Deutsche Bahn will rely on hydrogen in two respects in the future. On the one hand, the prototype of a new hydrogen train called Mireo Plus H was presented. This was jointly developed by Siemens and Deutsche Bahn. In the future, it will replace the thousands of diesel locomotives still on the road on non-electrified sections. At the same time, the state-owned company also sees a good business opportunity in the transport of hydrogen. The background: German industry is urgently dependent on large amounts of green hydrogen, because certain processes, for example in steel and cement production, can only be made climate neutral in this way. However, Germany itself will not be able to produce these quantities. The coveted gas must therefore be imported. Corresponding partnerships with Morocco, Saudi Arabia, and Australia have already been concluded. But that also means: the green hydrogen will arrive at the German seaports.
The construction of the transport infrastructure will take a lot of time
From there it has to go to the end customers in the industry. The most efficient way would be to use pipelines. However, setting up such a network costs a lot of time and money. Existing natural gas pipelines, on the other hand, would have to be converted or the hydrogen could only be transported as an admixture with natural gas. An interim solution is needed until a definitive approach is found. It is therefore the intention to liquefy the hydrogen to simplify transport. At the end customer, the gas would then have to be separated from the transport liquid. Theoretically, the hydrogen could be transported to its destination by truck. However, as long as these are still powered by diesel engines, this is not really a climate-neutral solution. This is where the railway with its existing tank wagons comes into play. These can take over climate-neutral transport over longer distances and thus contribute to the hydrogen transition in Germany.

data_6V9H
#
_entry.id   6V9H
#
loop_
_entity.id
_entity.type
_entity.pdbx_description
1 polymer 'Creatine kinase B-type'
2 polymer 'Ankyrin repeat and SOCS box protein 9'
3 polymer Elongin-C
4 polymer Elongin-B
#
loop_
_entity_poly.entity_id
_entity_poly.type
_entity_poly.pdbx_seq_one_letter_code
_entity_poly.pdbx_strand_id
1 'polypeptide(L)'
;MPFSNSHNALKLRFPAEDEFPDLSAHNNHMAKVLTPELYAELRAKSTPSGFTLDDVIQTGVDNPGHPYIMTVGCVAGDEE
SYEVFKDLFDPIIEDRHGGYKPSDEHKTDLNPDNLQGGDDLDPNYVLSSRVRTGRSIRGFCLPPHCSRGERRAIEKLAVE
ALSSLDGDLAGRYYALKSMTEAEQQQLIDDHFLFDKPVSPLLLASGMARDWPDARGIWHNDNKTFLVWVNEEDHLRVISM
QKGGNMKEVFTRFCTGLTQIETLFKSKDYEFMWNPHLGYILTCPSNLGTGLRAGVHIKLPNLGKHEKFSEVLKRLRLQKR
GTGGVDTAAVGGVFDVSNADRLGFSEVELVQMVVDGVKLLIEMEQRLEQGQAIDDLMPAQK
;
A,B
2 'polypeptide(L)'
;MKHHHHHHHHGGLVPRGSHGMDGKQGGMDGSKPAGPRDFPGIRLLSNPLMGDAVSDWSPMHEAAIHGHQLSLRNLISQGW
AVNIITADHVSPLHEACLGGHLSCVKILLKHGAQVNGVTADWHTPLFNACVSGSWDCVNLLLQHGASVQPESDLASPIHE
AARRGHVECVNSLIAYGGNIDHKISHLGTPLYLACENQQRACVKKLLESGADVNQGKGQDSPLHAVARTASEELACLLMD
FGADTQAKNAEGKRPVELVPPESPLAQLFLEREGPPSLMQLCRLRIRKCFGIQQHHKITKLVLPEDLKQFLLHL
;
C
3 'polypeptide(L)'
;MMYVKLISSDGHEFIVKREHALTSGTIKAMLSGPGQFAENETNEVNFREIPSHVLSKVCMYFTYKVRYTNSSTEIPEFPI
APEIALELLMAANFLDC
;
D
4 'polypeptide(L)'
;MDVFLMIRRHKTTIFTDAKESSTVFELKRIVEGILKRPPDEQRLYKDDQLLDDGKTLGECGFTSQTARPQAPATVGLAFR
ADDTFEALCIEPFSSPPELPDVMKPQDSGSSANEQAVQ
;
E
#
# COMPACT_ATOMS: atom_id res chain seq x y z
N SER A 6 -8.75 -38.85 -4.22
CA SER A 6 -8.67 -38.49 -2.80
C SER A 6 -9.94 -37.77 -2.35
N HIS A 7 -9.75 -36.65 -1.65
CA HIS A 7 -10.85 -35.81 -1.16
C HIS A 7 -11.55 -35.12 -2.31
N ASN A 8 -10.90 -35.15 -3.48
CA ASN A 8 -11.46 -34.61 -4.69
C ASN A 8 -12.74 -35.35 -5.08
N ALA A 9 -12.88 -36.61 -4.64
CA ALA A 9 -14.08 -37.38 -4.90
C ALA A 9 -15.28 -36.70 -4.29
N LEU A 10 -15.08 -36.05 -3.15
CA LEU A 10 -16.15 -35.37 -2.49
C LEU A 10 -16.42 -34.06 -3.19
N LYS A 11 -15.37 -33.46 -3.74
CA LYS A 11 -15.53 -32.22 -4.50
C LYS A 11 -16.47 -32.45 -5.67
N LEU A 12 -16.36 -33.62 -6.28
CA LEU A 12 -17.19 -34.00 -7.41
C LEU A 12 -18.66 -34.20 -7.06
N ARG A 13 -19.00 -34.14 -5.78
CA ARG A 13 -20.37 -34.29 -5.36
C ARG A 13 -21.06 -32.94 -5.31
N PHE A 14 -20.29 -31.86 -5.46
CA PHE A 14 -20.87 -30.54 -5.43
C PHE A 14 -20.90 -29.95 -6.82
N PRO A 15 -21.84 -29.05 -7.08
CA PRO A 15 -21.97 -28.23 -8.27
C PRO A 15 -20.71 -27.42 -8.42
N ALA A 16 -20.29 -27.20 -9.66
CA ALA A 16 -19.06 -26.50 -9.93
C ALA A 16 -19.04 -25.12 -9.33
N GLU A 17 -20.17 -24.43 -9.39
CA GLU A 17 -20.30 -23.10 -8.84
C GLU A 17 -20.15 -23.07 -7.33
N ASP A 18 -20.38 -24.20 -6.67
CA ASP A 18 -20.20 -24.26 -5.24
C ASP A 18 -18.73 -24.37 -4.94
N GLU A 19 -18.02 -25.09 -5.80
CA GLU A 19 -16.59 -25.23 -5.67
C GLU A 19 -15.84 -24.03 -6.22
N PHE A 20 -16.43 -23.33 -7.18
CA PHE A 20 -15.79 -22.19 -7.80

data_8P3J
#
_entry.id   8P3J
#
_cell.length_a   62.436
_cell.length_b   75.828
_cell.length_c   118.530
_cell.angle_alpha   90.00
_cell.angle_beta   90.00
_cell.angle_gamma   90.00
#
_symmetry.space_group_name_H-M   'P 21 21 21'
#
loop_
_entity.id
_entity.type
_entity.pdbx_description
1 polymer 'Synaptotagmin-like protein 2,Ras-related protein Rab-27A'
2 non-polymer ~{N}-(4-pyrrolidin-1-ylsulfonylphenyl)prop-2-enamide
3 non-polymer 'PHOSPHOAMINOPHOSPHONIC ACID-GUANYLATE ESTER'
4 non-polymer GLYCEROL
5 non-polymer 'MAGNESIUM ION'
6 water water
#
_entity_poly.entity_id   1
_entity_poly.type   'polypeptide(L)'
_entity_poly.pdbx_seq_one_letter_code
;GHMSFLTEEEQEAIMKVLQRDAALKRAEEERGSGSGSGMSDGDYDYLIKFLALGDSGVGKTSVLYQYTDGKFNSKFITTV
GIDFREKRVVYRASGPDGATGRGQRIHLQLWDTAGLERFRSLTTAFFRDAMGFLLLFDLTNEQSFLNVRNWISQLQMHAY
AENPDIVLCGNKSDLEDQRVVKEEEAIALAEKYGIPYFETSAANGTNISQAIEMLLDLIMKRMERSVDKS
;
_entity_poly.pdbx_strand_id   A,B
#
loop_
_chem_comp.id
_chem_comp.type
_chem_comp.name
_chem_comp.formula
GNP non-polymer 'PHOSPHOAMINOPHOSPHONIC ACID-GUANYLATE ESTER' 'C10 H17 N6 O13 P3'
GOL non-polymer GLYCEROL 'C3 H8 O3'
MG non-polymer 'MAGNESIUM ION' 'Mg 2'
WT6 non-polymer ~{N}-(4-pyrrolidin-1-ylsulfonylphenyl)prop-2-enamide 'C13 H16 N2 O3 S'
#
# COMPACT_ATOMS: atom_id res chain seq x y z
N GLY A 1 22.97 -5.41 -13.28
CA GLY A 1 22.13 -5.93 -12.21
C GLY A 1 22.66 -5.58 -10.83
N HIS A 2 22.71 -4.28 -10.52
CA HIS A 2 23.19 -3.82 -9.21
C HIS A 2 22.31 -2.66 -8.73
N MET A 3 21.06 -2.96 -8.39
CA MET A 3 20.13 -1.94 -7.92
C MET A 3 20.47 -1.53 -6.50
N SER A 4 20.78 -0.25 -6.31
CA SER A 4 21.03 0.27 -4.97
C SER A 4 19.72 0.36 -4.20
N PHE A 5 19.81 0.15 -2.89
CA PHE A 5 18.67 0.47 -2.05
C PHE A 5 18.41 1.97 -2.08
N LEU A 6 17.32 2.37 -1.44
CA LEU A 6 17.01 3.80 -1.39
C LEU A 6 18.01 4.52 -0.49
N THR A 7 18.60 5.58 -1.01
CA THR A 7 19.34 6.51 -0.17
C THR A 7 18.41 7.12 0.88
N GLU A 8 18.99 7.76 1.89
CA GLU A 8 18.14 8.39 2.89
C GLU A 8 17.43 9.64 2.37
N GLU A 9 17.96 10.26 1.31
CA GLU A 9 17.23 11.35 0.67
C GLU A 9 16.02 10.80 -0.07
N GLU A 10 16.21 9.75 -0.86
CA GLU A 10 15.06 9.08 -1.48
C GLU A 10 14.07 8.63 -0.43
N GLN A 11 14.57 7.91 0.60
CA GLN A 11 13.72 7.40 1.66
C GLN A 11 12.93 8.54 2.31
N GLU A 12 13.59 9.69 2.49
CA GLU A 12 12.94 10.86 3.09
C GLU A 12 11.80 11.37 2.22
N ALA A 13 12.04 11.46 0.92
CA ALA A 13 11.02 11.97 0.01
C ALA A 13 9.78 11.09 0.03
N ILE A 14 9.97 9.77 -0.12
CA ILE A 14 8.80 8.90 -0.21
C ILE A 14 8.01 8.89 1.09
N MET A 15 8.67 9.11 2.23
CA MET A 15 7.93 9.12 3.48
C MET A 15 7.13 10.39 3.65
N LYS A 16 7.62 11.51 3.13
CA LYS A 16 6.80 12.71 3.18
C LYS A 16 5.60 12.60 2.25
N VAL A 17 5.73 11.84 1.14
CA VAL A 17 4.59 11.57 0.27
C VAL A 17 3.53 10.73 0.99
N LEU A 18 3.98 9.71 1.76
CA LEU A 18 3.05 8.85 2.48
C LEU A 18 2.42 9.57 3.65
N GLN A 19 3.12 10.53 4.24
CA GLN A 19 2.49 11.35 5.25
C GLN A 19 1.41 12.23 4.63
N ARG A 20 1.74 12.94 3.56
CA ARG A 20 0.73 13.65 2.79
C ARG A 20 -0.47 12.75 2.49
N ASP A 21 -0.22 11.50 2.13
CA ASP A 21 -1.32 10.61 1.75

Rail currently transports a lot of coal
An associated concept has already been developed together with energy suppliers. In principle, the approach also makes sense from the perspective of the Bahn Group. Because today the company transports not inconsiderable quantities of coal. However, it is likely that these transports will gradually be phased out in the future. The transport of hydrogen could be an alternative here to compensate for the loss of turnover. However, Deutsche Bahn’s competitors face the idea with some skepticism. Because the company is currently not even able to handle the existing transport volumes. As a result, rail freight collapsed this summer due to road closures, construction sites, and poor management. But there are also huge problems with significant delays in day-to-day business. It seems to many critics not very well thought out to take on a new and not exactly under-complex task here.